Come Visit Bunny Town, USA
OK, I'll admit it. I am a little biased when it comes to bunnies. When I was in charge of the Pet Appeal tab a couple of months ago for Heritage Newspapers-West, guess who was featured along with the regular lineup of dogs and cats. Yes, rabbits. And when I am covering the Washtenaw County 4-H Youth Show and Saline Community Fair, guess what animal I always stop by to look at and photograph. Yes, the rabbits.
I grew up with rabbits. I find them to be adorable, sweet, independent, quiet, low-maintenance creatures. Quiet and low-maintenance are probably the key to my relationship with them. I have two at home right now.
Puddin' lives in my upstairs bathroom with a baby gate blocking her escape. It's her house, with a litter box at each end of the bathtub and Timothy hay in between, so she can jump in the tub, bounce back and forth between litter boxes and enjoy a snack. She also likes to nap on top of the toilet seat, which I think is oh so cute. Then there's Oompa, who has her own little bunny condo in my home office.
Both have very distinct personalities. Puddin' is always trying to get under my bed. When she is successful, she likes to thump her foot several times to let me know that she beat me at my game of Keep-the-Rabbit-Out-of-the-Bedroom. Oompa is fiercely protective of her home and will growl, lunge and bite me if I try to stick my hand in to grab her and even put food in. She's territorial. Once I trick her by throwing something at one end of the condo and grab her from behind as she tries to attack it and get her safely in my arms, she melts and becomes totally docile. I can flip both on their backs and put them in trances for long periods of time. In fact, I think of myself as the bunny whisperer.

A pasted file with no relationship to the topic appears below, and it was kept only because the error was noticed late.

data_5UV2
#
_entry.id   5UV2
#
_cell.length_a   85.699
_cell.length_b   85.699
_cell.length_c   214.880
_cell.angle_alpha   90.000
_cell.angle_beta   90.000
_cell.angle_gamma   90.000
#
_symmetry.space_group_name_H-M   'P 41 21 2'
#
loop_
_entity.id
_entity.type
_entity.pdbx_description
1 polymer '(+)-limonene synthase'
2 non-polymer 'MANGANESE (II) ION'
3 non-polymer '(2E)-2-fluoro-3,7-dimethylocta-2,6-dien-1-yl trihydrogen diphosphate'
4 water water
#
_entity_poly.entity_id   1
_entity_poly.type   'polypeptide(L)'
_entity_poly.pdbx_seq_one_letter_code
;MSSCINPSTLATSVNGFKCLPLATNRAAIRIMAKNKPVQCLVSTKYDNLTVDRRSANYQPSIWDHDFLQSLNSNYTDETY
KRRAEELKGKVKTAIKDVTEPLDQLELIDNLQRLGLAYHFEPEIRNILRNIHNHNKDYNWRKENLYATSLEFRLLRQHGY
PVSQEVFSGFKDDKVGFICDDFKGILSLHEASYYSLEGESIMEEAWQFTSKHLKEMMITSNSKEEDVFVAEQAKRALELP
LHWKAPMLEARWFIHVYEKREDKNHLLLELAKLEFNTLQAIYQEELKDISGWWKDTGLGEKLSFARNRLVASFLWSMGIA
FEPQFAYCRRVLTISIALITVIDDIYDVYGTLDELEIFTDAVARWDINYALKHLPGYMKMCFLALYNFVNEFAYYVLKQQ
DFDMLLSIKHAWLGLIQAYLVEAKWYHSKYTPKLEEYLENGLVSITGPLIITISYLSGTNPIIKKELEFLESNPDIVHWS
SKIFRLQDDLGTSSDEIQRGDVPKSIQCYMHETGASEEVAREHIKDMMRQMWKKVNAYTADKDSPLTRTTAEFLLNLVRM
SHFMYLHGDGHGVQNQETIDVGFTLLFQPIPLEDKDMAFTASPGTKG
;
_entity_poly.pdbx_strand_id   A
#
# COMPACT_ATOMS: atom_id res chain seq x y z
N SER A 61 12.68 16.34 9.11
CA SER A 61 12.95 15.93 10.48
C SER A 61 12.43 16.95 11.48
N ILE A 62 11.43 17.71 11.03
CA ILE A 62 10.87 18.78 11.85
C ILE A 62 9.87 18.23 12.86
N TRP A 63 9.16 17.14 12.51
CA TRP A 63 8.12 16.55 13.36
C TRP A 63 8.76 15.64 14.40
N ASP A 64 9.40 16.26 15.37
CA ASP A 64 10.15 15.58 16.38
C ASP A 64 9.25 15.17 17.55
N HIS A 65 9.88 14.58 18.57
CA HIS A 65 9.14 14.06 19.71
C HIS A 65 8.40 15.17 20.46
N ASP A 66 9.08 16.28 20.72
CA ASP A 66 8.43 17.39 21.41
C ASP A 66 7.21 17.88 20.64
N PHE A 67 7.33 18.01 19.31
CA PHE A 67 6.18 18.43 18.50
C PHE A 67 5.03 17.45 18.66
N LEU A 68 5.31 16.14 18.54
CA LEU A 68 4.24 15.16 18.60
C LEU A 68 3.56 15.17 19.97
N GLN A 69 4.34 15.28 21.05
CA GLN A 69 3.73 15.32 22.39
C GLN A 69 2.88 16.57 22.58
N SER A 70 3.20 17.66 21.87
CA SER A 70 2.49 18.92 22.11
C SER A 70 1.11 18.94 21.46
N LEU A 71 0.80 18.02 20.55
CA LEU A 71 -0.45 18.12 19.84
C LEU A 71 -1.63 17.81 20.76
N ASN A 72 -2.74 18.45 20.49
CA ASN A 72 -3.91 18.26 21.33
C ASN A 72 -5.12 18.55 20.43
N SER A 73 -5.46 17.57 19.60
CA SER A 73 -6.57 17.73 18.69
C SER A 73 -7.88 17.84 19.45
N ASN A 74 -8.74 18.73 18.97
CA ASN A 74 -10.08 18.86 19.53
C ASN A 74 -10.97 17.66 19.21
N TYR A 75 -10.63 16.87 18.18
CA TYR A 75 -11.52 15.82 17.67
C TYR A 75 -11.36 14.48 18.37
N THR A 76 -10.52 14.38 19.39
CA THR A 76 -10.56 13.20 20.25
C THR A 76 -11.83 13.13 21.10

It's these rabbits and the long line of bunnies before them that have moved me to do whatever I can to help the Great Lakes Rabbit Sanctuary, a home for abandoned, abused and neglected rabbits in Willis. It's located, more specifically, in Augusta Township, about 15 minutes from my home in Pittsfield Township. Just a short drive down Willis Road, off US-23, to Whittaker, left on Judd. I bring newspapers for their use and help in other ways. Most recently, I created two videos: a seven-minute video posted on our news Web sites and an 18-minute version on YouTube and MiCentral.com. Both feature Tim Patino, president of the group, talking about the needs of the sanctuary, the largest rabbit sanctuary in the United States, with more than 500 rabbits to care for. Their budget is $300K a year, and last year they fell short by about $50K. They need help, and we're hoping the video will entice people to donate funds or items on their wish list, which can be found at rabbitsanctuary.org.
On Sunday, Oct. 12, the Great Lakes Rabbit Sanctuary will host an open house. It's a way to raise money and awareness, as well as educate those with bunnies or thinking about getting bunnies about their care. If you're looking for something to do, it should be a fun time, with activities for children, in addition to tours of the farm, where potbelly pigs live too. There will be a haunted "Hoppy Hollow" and bunny merchandise for sale, and a performance by Delirious Love, a band that features Manchester Enterprise Editor Daniel Lai. Tickets are $6 for adults and $3 for children 12 and younger, and that money will go toward a great cause.
The farm, which is known as Bunny Town, USA, is located at 8260 Judd Road. It's not too far from Saline. Just take Willis Road to Whitaker to Judd. I hope to see you there!